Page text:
how-to block ads
reply to Chubbysumo
Re: follow Kansas and Missouri
said by Chubbysumo:Your numbers add up to $380M. Making huge assumptions and greatly simplifying the math, at 10 years, that's only $3.8B. How much did VZ spend on deploying its FiOS to only part of its footprint? It was a lot more than $3.8B.
If these companies spent this money on upgrading their network instead of buying laws, we could have probably already have had FTTH 100% deployed in the USA, because over the course of 10 years, that is a lot of money spent on lobbying.
said by Chubbysumo:I'm throwing the flag on that one. That's simply not accurate.
Seriously, think about how much they actually spend on their networks(its all in their publicly filed taxes), not the inflated numbers they give, but raw investments(equip, materials, labor, installs, fiber and cable runs, and "3rd" party expenses), they spent about half as much lobbying as they did on their network.
said by Chubbysumo:Ok, I clicked on all of the states in that map. Nevada looks to prohibit relatively populated municipalities from selling services to the general public. Nebraska does appear a little onerous. Texas appears to limit municipalities from obtaining the necessary certificates/licenses. The "hurdles" that I see from some of the other states are things like feasibility studies, holding referendums to determine if the majority of citizens actually want to spend the money, and asking private industry to deploy infrastructure before doing it themselves. Sounds requirements IMHO, given the fiscal challenges that some of the states and municipalities face across our nation.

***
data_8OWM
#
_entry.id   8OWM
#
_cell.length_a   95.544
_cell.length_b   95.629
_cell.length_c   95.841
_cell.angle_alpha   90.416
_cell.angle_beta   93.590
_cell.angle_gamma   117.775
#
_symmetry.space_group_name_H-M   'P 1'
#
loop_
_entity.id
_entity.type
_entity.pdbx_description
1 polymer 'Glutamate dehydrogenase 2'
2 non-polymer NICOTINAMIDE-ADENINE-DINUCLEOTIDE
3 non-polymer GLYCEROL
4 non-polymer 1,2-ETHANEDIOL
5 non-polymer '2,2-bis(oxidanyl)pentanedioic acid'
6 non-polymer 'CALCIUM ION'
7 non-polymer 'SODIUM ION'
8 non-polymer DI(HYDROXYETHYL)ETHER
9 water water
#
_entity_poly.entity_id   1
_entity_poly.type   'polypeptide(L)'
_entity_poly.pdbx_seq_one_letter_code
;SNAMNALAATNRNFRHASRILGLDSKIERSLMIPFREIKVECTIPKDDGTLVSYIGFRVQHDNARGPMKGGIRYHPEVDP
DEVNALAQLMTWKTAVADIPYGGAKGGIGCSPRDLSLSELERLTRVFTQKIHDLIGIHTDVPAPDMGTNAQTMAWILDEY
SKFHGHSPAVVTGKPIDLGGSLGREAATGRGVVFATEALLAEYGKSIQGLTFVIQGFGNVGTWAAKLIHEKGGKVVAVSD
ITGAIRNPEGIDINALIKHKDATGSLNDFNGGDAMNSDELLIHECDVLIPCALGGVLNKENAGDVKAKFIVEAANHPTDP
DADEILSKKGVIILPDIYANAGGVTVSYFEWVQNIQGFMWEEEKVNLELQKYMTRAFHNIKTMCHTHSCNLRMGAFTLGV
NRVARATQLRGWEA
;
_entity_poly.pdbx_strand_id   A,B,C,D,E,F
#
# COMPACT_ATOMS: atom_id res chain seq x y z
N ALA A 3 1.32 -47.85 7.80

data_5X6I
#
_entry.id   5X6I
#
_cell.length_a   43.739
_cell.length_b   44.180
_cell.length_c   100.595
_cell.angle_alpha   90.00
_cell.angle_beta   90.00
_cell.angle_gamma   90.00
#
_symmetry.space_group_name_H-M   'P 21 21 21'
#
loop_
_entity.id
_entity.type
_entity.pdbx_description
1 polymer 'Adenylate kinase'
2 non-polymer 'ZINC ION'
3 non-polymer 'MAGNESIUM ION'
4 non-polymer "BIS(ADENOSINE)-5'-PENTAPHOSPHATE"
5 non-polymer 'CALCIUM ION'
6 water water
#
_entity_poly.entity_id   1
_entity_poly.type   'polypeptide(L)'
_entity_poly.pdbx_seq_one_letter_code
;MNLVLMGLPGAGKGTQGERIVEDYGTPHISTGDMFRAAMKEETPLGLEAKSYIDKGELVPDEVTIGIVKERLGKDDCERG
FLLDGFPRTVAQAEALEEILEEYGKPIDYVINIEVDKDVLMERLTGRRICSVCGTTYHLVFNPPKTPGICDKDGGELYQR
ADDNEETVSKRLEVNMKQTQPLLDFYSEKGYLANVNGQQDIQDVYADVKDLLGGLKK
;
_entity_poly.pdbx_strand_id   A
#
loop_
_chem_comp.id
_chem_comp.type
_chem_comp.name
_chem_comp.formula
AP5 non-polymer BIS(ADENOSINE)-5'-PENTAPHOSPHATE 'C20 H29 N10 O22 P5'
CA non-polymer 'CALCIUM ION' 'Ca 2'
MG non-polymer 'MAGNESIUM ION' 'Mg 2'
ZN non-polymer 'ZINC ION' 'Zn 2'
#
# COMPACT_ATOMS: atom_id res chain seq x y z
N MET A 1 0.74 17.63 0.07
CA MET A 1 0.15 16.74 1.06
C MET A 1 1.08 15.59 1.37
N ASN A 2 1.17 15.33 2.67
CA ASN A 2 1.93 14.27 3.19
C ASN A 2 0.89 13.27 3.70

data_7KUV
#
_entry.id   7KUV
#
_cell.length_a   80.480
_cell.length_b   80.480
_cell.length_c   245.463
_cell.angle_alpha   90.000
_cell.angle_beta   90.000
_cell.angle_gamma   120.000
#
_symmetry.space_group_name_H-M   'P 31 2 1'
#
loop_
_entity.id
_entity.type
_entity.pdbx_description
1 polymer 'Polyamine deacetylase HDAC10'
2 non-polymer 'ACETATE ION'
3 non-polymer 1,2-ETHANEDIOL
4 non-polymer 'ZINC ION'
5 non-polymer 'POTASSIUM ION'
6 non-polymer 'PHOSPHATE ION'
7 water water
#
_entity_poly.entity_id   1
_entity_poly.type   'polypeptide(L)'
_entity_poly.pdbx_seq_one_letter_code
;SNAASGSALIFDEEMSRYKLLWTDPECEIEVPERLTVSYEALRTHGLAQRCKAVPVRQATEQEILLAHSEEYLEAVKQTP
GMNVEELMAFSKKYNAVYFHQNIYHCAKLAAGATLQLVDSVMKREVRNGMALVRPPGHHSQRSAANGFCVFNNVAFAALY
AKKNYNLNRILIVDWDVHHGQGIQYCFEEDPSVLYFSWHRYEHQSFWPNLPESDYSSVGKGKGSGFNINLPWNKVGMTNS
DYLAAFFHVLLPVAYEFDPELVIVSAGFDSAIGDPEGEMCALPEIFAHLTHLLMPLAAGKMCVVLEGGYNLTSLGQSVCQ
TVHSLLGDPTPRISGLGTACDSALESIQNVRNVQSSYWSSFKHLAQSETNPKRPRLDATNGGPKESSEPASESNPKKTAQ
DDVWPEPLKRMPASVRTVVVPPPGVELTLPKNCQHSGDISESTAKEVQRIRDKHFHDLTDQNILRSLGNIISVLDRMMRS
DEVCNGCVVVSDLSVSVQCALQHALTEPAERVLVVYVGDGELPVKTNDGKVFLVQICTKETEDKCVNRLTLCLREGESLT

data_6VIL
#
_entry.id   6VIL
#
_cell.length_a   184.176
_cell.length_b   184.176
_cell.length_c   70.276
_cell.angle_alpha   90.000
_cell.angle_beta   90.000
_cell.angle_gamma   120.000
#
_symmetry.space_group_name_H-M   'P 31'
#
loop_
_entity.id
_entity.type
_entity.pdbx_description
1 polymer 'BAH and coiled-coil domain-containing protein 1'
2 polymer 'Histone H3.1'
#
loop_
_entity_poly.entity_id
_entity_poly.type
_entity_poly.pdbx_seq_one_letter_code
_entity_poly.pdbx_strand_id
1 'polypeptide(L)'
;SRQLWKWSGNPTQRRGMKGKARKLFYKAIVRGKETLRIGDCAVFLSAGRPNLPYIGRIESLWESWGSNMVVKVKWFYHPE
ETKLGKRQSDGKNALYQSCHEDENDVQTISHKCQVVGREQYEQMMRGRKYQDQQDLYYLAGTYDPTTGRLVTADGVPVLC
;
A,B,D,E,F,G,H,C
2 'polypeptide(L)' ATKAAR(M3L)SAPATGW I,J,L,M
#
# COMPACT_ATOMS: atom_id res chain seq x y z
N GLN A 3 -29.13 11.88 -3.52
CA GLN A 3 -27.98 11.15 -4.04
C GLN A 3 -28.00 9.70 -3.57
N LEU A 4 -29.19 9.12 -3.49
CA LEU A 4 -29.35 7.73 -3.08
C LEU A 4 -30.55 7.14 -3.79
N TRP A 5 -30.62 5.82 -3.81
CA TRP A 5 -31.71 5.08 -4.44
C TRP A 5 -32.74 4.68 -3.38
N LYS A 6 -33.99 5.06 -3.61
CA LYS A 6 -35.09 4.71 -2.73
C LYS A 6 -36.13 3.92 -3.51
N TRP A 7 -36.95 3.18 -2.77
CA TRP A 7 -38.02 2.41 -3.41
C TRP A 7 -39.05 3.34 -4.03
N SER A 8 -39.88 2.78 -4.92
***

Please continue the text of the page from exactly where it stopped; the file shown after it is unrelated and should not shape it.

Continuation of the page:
As far as the states that have made broadband illegal, Arkansas, Colorado, Florida, Louisiana, Nevada, Pennsylvania, texas, utah, louisana, North carolina, virginia, florida, Missouri, Minnesota, Wisconsin, for the full list, see »www.muninetworks.org/communitymap. Uncheck all but the ones that highlights the "states with barriers" in red.
Thank you for providing the link and actually trying to answer my question instead of simply perpetuating inaccurate headlines.
well, in the short term, it may not be much to spend, but with how much verizon claims to have spent on their FiOS buildout, all the money spent on lobbying over the past 10 to 15 years(and years into the future) could be spent and could have been spent on connecting lots of people with FTTH. Blame investors for that one, because all they care about is how many % of RoI that they can get.